However, this is not the case for everyone with a perfect pitch.
Some may get used to how standard guitars work, and once this is accepted, they can play the instrument without much intolerance.
Can people with perfect pitch still play the guitar?
Absolute pitch is not a curse.
Of course, there are probably many who struggle with irregular equilibrium on equal temperament instruments.
But all in all, music is not completely a matter of nature but of social constructions as well.
See, music is shaped by the culture we live in. Despite the mathematics behind the theory, it is undeniable that people “choose” what’s accepted and what is not.
Some cultures may find singing with screams insufferable. On the contrary, others may enjoy and accept them as the norm.
What I’m trying to say with this is that musicians with perfect pitch learn to overcome the issue with guitars, because they know that it is the natural sound the instrument produces.
In the end, the sound becomes familiar because the majority considers it that way.
Is there a way to achieve a “perfect” tuning with a guitar?
It is impossible to tune a regular guitar to perfection, whether it be electric, acoustic, or electroacoustic.
Even if you tune the open strings in the right way, they will sound detuned once you press your fingers on the fretboard.
But, if open strings can be tuned to perfection, then they can be used for recordings.
Thus, by tuning to a determined chord, it is possible to obtain a perfect sound.
Needless to say, this case will only apply to studio recordings, where it is plausible to do such a thing.
For live performances, just forget about it.
Unless, of course, you play with a true temperament guitar, which is the best alternative.
What are true tempered frets?
Guitars with true-tempered frets are probably the only way to play with a perfect tune.
These types of guitars come with curved, irregular fret wires, which limitate and differentiate between one note and the other.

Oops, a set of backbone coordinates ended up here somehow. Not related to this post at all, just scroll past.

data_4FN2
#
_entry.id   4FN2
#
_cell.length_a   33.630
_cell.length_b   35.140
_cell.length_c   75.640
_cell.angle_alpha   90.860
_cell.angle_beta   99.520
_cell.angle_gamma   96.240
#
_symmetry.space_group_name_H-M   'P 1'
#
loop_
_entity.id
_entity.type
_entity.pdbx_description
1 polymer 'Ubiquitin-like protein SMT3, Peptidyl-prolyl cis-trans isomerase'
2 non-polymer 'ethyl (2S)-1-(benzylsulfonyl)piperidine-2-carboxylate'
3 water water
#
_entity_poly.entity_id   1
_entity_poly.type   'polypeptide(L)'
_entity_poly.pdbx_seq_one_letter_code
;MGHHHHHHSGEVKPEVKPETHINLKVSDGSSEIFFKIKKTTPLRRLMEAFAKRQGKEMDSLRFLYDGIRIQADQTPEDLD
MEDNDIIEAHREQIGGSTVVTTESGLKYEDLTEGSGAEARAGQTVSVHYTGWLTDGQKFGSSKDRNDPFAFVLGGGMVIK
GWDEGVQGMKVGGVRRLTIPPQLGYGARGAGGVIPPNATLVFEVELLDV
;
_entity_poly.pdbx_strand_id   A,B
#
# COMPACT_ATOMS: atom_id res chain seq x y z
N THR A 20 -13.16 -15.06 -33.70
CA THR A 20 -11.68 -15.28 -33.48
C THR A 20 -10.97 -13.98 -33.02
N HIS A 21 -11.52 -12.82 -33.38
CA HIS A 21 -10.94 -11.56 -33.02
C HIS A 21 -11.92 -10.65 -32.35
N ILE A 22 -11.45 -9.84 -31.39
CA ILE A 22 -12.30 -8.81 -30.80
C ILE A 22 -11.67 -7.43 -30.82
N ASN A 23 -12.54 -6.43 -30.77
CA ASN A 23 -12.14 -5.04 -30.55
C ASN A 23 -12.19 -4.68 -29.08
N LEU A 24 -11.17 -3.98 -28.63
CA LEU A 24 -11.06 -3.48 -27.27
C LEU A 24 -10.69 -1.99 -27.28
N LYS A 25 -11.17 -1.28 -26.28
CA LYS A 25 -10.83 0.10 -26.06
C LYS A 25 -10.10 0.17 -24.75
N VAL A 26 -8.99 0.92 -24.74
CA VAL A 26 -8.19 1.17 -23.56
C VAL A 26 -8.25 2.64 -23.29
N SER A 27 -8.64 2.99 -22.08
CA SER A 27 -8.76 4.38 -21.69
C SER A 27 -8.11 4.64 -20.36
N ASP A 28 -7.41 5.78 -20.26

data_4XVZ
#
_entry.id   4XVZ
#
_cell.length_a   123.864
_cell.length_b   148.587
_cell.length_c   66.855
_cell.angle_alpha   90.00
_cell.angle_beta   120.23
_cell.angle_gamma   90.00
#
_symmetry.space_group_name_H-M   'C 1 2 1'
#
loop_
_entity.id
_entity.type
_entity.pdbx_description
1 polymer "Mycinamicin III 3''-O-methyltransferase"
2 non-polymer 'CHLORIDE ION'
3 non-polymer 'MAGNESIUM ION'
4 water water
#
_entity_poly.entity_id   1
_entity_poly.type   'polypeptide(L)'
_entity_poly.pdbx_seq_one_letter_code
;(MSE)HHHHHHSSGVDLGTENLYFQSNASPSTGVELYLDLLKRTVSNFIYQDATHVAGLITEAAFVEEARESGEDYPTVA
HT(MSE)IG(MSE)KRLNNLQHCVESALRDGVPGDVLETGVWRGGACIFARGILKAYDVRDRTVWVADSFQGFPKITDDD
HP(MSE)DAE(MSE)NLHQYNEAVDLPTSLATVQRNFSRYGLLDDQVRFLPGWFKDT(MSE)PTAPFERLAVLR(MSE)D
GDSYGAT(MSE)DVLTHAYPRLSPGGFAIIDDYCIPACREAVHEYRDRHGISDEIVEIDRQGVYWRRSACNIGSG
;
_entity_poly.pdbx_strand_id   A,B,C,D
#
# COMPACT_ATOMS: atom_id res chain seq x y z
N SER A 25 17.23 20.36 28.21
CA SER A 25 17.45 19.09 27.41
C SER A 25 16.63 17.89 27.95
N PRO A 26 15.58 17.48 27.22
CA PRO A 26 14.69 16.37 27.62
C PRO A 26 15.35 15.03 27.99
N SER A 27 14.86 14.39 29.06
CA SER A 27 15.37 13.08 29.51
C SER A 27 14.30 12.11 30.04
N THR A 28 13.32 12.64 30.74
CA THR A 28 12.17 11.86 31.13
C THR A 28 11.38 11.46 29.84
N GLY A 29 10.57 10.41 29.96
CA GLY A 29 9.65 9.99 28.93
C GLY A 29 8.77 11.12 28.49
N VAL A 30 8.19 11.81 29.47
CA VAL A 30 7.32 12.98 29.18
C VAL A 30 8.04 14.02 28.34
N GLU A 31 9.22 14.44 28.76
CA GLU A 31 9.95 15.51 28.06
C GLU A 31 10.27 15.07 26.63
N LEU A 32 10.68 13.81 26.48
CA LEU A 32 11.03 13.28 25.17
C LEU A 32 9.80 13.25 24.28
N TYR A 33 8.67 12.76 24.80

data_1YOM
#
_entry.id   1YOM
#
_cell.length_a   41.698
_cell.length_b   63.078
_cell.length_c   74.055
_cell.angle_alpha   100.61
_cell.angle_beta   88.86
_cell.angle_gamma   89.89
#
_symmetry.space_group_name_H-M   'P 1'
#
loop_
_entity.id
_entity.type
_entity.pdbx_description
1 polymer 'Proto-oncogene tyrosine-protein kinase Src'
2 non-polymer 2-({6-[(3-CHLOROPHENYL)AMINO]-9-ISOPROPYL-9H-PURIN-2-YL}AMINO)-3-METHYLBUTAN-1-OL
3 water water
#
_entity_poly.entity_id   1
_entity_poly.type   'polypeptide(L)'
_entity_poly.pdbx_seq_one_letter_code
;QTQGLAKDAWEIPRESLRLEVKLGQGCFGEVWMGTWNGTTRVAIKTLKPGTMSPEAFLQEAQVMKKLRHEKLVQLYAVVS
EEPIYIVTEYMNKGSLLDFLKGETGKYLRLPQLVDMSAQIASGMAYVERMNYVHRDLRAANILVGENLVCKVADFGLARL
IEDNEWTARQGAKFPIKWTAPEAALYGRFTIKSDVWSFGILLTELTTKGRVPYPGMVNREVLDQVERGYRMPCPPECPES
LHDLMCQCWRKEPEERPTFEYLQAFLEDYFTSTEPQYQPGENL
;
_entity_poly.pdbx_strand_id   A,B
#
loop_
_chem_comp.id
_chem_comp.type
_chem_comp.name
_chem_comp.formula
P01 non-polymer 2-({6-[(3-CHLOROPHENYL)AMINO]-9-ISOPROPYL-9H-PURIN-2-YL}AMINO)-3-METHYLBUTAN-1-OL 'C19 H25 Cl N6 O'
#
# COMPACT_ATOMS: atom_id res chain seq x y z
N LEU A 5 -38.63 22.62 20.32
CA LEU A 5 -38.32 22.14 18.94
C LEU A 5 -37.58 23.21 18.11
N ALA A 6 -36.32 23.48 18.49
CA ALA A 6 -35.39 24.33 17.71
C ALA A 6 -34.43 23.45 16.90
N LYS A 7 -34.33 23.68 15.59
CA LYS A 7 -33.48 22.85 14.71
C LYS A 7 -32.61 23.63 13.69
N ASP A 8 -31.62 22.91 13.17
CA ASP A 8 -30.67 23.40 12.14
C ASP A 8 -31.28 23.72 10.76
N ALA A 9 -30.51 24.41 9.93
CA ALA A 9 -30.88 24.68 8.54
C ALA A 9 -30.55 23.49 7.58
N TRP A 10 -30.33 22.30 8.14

This way, every note is in tune with the rest of them all across the fretboard.
They come in handy, especially when playing chords (which after all, is one of the main forms of making music with a guitar). I’m mentioning this because for techniques such as bendings, even-tempered guitars are not much of a problem.
Conversely, progressing from one chord to the other on normal guitars will create an out-of-tune effect.
With a true temperament guitar, you can get rid of this matter.
Source: Guitar City Magazine
Should you worry about the imperfections of the guitar?
If you were unaware of this fact, you may be wondering what should you do from now on.
Should you get a guitar with true-tempered frets? Will you ever be able to listen to the guitar the same way you used to be?
After all, now you know that guitars are imperfect based on music theory.
Is this a real problem?
Well, truth is, it is not.
You shouldn’t worry about the imperfections of the guitar. They’ve been working that way for centuries, and almost no one complains about their flaws.
Once again, the way we perceive music goes beyond logic. It is also a question of perception.
Some instruments are made to be played correctly. If you barely play the violin, for example, then the music you create will be horrendous until you hone your skills.
This, however, is not the case for the guitar.
The guitar can bear some errors or mistakes and still sound fantastic. And this is notably the case with electric guitars.
You can distort its sound with the amp, add lots of effects with your pedals, and still figure out a way to make acceptable music.
It’s fascinating! And we should be grateful for having such a noble instrument.
Yes, guitars are not perfect. But we are humans, not machines.
We may strive for perfection but we know that that is an impossible task.
So now go and pick up your guitar. They were made for one purpose: to make us happier and limited human beings.
Hello there, my name is Ramiro and I’ve been playing guitar for almost 20 years. I’m obsessed with everything gear-related and I thought it might be worth sharing it. From guitars, pedals, amps, and synths to studio gear and production tips, I hope you find what I post here useful, and I’ll try my best to keep it entertaining also.